Victor Stepien reviews 'James May: Our Man in Japan'
This six-part documentary series may not seem to be for everyone, yet it brings more to the table than one might initially expect. The target audience seems to be the bored middle class who lack the social conscience to commune with those less fortunate in their own neighbourhoods and would rather spend their free time on light entertainment. Released by corporate juggernaut Amazon three days into the new year, it is meant to enchant the viewer with beautiful vistas, smatterings of local lore, and countless jokes.
Armed with a spectacular cinematographer (Sean Carswell) and a frenetic director (Tom Whitter), James May, a British television personality, takes the viewer on a journey across the entire country. After traipsing through ancestral temples and rural villages, we are presented with the main cities: Tokyo and Kyoto of course, but also Nagoya and Osaka. The buffet-style offerings, meant as advertisements for potential world travellers with disposable income, could serve as an appealing introduction for anybody who wants to learn more about Japan.
At times, the tone is bemusing. The series is full of unnecessary swearwords and bawdy language, including an obsession with the phallic symbol of fertility. May is often short-tempered and uncouth with his crew and guides, although he never fails to acknowledge his behavioural shortcomings, surely the result of homesickness. The constant pining for a beer may seem odd and repetitive, but it is meant as a nod to the viewer who could be drinking and watching instead of what a critic does—pause, take notes, and research every topic.
The Catholic viewer may find the spiritual aspects of the series intriguing. May introduces us to Shinto, a polytheistic belief in entities tied to nature honoured at the Itsukushima Shrine; Shugendo, a regime of cleansing rituals practised by Yamabushi ascetic hermits from the 12th century to 1872 (when it was suddenly banned), which takes us to Mount Haguro; and even Bushido, the honour code of samurai warriors, who fought their last battle in 1877. The sword, we learn, has a Shinto connotation.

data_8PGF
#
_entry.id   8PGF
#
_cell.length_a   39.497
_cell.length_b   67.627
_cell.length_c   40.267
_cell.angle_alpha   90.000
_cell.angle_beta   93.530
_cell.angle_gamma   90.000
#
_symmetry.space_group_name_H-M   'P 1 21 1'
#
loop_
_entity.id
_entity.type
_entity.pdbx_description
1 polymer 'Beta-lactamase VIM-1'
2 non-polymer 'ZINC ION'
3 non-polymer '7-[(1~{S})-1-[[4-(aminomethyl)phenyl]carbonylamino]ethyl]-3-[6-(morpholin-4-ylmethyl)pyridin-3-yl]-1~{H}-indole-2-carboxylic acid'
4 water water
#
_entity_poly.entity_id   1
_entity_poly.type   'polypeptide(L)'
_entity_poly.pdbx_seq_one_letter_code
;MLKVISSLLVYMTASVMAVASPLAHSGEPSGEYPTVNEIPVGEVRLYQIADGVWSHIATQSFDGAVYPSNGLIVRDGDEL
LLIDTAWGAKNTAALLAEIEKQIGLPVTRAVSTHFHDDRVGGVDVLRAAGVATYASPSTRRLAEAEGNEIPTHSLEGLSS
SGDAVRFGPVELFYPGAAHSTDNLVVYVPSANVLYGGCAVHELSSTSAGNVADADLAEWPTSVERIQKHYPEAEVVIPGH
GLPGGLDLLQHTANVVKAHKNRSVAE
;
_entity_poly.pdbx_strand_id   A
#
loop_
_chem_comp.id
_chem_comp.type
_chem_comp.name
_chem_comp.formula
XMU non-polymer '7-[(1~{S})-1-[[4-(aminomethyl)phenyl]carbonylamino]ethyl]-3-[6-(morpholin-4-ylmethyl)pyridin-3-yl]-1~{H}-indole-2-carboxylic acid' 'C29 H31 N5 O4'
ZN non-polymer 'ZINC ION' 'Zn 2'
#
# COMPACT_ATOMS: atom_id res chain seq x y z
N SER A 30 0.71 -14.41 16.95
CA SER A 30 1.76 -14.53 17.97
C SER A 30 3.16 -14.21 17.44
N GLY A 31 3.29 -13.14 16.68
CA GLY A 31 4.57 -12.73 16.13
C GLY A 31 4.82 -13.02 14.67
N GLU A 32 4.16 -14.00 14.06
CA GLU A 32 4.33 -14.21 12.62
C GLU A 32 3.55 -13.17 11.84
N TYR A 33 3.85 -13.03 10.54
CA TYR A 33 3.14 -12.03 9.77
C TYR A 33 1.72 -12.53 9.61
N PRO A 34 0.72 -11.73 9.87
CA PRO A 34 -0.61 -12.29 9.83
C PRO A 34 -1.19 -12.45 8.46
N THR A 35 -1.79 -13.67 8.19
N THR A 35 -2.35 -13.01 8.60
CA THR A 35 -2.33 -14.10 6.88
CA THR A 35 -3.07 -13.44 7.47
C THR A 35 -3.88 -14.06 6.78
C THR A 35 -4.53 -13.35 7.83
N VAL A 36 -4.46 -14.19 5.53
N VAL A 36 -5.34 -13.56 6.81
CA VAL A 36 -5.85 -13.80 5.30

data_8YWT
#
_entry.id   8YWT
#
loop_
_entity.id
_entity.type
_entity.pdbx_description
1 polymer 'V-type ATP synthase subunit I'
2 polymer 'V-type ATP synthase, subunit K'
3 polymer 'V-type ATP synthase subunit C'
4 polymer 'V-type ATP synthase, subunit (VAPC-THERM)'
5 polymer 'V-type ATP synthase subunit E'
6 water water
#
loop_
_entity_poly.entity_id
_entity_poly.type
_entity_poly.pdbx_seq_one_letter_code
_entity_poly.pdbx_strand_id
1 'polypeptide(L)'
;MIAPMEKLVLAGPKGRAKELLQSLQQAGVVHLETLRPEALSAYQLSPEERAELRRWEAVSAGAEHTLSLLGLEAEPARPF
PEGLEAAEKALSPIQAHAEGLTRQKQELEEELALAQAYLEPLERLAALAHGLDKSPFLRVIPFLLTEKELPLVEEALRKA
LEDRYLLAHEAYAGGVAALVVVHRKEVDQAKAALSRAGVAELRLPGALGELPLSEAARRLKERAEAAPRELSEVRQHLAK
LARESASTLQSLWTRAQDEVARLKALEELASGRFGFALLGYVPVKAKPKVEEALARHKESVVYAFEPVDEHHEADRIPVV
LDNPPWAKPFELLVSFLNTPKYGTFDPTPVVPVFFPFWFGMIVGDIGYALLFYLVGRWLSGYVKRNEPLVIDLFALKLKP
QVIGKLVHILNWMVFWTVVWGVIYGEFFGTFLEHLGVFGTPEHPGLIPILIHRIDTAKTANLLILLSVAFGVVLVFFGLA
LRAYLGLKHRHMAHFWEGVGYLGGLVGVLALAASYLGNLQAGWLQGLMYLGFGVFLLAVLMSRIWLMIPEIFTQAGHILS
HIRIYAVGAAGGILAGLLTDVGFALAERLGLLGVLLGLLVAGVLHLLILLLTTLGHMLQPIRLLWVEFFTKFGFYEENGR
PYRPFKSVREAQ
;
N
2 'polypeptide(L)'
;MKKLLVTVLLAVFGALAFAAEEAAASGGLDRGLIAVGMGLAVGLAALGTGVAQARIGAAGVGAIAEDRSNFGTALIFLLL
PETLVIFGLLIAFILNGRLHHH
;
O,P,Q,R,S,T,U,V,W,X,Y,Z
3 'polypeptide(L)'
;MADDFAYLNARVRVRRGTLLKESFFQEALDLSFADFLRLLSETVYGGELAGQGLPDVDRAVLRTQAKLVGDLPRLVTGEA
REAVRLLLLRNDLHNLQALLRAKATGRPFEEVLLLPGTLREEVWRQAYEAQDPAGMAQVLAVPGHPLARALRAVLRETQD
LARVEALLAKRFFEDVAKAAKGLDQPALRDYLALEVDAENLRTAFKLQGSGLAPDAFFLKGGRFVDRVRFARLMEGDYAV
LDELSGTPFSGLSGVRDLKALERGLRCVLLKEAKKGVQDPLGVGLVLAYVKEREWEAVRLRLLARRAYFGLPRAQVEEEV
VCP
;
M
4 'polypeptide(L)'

The belligerence of the sword reveals the sombre reality of Japanese culture: its totalitarianism. As one corporate employee, known as a “salaryman”, explains,
In Japan, you’re not allowed to say what you think. And basically, you have to say a tatemae, which is something that respects the other person, and you have to say something that is good for the other person. So you have to suppress your own opinion and respect others. Especially if someone is older than you.
While the repression of free speech may seem abhorrent to the Western viewer, it has an even darker underbelly. May takes us to the Hiroshima Peace Memorial Park, where he reminds us that it was Japan’s truculence that led to this tragedy seven decades ago. Perhaps this explains May’s constant craving for a beer.
Still, Japan is redeemed by its art scene. A light installation called Borderless designed by the collective teamLab at the Mori Art Museum in Tokyo shows us that darkness may be replaced by beauty. In the ghost town of Nagoro, artist Tsukimi Ayano’s installation of puppets dancing at a wedding highlights the joys of love and community. For the more literary viewer, May attempts to write a haiku, the Japanese form of poetry whose delight rests upon its simplicity. Hemingway’s joke about Gertrude Stein’s failed attempt to take up the form might have been an amusing reminder of modernist cultural appropriation, but it isn’t mentioned here.
This middle-brown documentary series gives us a broad and entertaining overview of Japan. There is beautiful scenery, unease at its atavistic totalitarianism, and respite in art. Beyond the complexities of Japanese culture, the people are always polite and overly excited. They may be playing up to the camera, living in fear of doing a bad job—or they may accept those idiosyncrasies as their norm.